Four out of five of my suggestions are all from Outdoor Research, the leading manufacturer of hiking and climbing gaiters. They’ve gotten pretty good at what they do, which is why their products consistently rank first in quality, year after year. While Black Diamond has managed to fill a niche for more technical climbers, most hikers will find what they need in terms of a gaiter from Outdoor Research. Here are my five top suggestions for gaiters for 14ers.

Best Overall: Outdoor Research Crocodile GORE-TEX Gaiters

My overall top suggestion is the CR Crocodile GORE-TEX gaiters. They’re tougher than most other options, have the best breathable waterproofing available, and are built with solid materials and a durable design to last the test of time. 

For most people who plan to hike a few winter 14ers and other trails, these are the best pair of gaiters for your needs.

Buy at REI

Lightest: Outdoor Research Rocky Mountain High Gaiters

The Rocky Mountain High Gaiters are a lightweight alternative to the Crocodile deluxe option. They aren’t as robust, with lighter-weight materials and they aren’t 100% waterproof. The lower portion of the gaiters are waterproof, but the upper section is breathable material. If you don’t expect to encounter deep snow, or it is limited, these might work and save some weight. For tougher expeditions, I would go with another option.

Buy at REI

Best Compromise: Outdoor Research Helium Gaiters

If you want a balanced option that includes durable materials and waterproof protection, without a lot of unnecessary weight or a high price, the Helium Gaiters are the best option for you. They aren’t as tough as other options but they are 100% waterproof and should deal better with deep snow than the Rocky Mountain High Gaiters. They still make some sacrifices to save weight, so the material isn’t very tough and may not stand up to repeated use with crampons.

Buy at REI

Best for Technical Terrain: Black Diamond GTX FrontPoint Gaiters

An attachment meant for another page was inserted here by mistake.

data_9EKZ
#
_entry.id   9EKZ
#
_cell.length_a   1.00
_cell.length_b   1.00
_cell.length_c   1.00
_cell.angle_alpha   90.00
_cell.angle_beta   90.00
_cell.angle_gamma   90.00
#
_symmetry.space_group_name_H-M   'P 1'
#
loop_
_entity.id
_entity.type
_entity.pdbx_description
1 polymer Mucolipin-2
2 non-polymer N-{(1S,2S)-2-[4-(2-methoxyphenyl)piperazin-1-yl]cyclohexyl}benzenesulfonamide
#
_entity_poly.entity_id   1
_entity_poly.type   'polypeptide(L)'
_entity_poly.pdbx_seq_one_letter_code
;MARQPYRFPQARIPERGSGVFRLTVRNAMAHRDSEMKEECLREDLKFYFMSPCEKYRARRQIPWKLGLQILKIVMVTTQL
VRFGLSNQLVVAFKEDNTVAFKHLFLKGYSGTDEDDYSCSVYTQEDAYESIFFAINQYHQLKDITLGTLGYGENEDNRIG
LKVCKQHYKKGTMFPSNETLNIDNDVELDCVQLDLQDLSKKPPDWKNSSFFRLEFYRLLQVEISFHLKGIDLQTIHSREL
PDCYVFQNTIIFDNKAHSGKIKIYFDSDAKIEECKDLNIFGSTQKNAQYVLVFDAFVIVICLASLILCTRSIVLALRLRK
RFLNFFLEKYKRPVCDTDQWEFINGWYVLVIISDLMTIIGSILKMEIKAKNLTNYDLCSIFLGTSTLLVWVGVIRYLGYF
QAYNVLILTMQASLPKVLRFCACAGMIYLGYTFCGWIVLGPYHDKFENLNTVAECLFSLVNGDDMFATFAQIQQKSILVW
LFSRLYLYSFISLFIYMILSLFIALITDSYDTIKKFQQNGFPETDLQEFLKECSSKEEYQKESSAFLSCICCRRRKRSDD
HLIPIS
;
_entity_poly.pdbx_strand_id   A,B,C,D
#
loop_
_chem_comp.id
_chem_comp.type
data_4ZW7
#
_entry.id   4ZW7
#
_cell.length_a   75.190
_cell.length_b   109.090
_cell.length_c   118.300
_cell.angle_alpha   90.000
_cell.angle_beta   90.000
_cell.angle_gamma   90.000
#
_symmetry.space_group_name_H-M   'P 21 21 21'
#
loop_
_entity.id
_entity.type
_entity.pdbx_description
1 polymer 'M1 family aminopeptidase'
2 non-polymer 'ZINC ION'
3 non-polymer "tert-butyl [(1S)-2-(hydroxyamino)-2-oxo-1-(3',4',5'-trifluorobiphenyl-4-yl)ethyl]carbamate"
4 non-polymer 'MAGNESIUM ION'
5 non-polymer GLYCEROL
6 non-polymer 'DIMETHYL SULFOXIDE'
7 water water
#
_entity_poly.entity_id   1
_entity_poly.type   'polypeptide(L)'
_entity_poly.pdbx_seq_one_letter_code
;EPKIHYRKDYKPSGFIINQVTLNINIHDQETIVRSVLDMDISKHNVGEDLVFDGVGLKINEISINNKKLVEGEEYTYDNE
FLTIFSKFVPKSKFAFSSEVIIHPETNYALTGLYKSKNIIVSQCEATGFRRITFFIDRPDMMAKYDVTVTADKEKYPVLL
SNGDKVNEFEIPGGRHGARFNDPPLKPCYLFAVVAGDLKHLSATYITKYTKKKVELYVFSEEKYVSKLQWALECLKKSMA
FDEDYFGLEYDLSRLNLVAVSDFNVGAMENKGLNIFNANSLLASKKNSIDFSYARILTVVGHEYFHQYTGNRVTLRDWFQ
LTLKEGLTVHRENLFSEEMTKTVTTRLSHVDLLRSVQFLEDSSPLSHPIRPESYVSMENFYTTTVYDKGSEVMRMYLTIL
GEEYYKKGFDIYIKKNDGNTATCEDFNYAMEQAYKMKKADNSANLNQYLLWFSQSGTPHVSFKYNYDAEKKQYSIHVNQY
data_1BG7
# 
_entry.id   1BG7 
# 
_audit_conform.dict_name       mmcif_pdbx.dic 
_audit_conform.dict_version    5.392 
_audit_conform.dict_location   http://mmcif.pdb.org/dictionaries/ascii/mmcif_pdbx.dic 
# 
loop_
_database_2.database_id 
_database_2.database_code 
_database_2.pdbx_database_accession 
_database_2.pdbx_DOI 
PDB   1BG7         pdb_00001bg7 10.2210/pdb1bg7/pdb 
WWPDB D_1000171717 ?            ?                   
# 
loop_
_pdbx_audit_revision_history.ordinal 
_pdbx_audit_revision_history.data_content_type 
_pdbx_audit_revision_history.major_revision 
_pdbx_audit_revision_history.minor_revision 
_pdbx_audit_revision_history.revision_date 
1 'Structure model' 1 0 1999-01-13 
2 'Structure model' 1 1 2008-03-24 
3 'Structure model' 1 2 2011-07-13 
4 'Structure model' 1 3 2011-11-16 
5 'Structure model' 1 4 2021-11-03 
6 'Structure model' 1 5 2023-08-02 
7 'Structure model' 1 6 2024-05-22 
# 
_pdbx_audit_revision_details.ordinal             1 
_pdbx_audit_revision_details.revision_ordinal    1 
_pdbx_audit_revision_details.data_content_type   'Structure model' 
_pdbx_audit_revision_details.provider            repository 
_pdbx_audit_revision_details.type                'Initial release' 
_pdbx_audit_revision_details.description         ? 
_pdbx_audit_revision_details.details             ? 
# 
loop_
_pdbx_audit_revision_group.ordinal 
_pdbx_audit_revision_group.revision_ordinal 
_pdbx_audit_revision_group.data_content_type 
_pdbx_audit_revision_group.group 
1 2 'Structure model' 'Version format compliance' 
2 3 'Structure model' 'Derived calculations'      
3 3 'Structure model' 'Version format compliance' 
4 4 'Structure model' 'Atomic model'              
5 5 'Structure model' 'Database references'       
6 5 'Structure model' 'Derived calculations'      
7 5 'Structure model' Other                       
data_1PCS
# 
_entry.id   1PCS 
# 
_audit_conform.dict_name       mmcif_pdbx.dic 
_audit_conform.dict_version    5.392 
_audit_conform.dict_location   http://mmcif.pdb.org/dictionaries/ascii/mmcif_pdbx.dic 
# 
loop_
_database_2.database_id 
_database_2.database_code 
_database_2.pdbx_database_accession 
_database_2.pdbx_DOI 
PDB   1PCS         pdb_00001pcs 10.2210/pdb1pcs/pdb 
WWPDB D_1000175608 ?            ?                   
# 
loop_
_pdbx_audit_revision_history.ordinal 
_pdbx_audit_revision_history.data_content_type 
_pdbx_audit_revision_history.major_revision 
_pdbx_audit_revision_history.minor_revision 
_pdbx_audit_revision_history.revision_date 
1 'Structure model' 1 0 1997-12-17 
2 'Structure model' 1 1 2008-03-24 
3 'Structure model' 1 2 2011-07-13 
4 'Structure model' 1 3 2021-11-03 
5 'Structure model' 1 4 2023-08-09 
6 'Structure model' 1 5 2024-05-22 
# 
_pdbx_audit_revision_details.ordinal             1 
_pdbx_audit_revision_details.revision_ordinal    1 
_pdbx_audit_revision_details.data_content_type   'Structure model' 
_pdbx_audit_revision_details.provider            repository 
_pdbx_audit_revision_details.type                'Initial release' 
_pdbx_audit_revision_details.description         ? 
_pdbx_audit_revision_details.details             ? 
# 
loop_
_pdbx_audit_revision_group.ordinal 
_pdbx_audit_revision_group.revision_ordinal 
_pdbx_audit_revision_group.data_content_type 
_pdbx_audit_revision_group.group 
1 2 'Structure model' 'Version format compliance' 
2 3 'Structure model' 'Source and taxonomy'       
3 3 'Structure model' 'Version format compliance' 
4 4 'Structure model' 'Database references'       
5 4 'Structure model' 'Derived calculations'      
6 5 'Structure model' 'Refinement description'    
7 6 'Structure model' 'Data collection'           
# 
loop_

These gaiters from Black Diamond were built with ice climbing in mind. If you intend to do more advanced winter 14er routes like couloir climbs with crampons and an ice axe, they might be the right choice. 

The material is reinforced along the edges to deal with repeated crampon nicks, and the design was specifically tested for compatibility with technical ice-climbing boots. These are my gaiters of choice for most climbs – I really just love the look.

Buy at REI

Most Durable: Outdoor Research Expedition Crocodile Gaiters

If you are planning some major expeditions or you plan to spend a lot of time in the backcountry, you might consider getting OR’s premium Crocodile Expedition Gaiters. These are a tough pair made for the most extreme conditions: think blizzards on Denali – that kind of thing. They also work well for ski patrol, search and rescue, and others who regularly depend on a pair of gaiters. For typical 14er winter hikers, they are probably overkill. 

Buy at REI

How to Use Gaiters for 14ers: Tips and Tricks

Gaiters only work if you are using them correctly. They can be a bit cumbersome at first, so it is a good idea to practice putting them on at home when it isn’t cold or snowy. Here are several other tips on using gaiters for 14ers and other winter hikes.

Tip 1: Make sure your gaiters are the correct size

A lot of people do not realize that gaiters come in various sizes according to shoe size. If you wear a pair of gaiters for 14ers that is too large or small, it won’t rest correctly on your foot. This makes it less effective and more likely to break while you are using it. Double check to ensure you have the right size when you use a new pair of gaiters.

Tip 2: Ensure the gaiters fit tightly over your boot

Gaiters must be snug and tightly fit to the top of your shoe to prevent snow from getting in. This usually means you need to tighten the straps and closures along the top and bottom or it may be less effective. Always take a moment to ensure your straps are fully tight and that the bottom of your gaiters is snug against your shoes before entering deep snow.

Tip 3: Fix small tears and clasp or strap failures early

Over the course of several years it is normal to find small tears or broken clasps or straps on your gaiters, especially if they are well-used. It is important to try to fix these defects quickly to prevent them from expanding or becoming ‘catastrophic’ while in the field. For example, many gaiters have redundancies, like extra clasps, so that if one fails you can still use them. However, if the second fails as well, you might end up with unwearable gaiters in the middle of hip-deep snow. Keep your gaiters in good shape, and they’ll keep your feet in good shape too.

Tip 4: Put on your gaiters sooner rather than later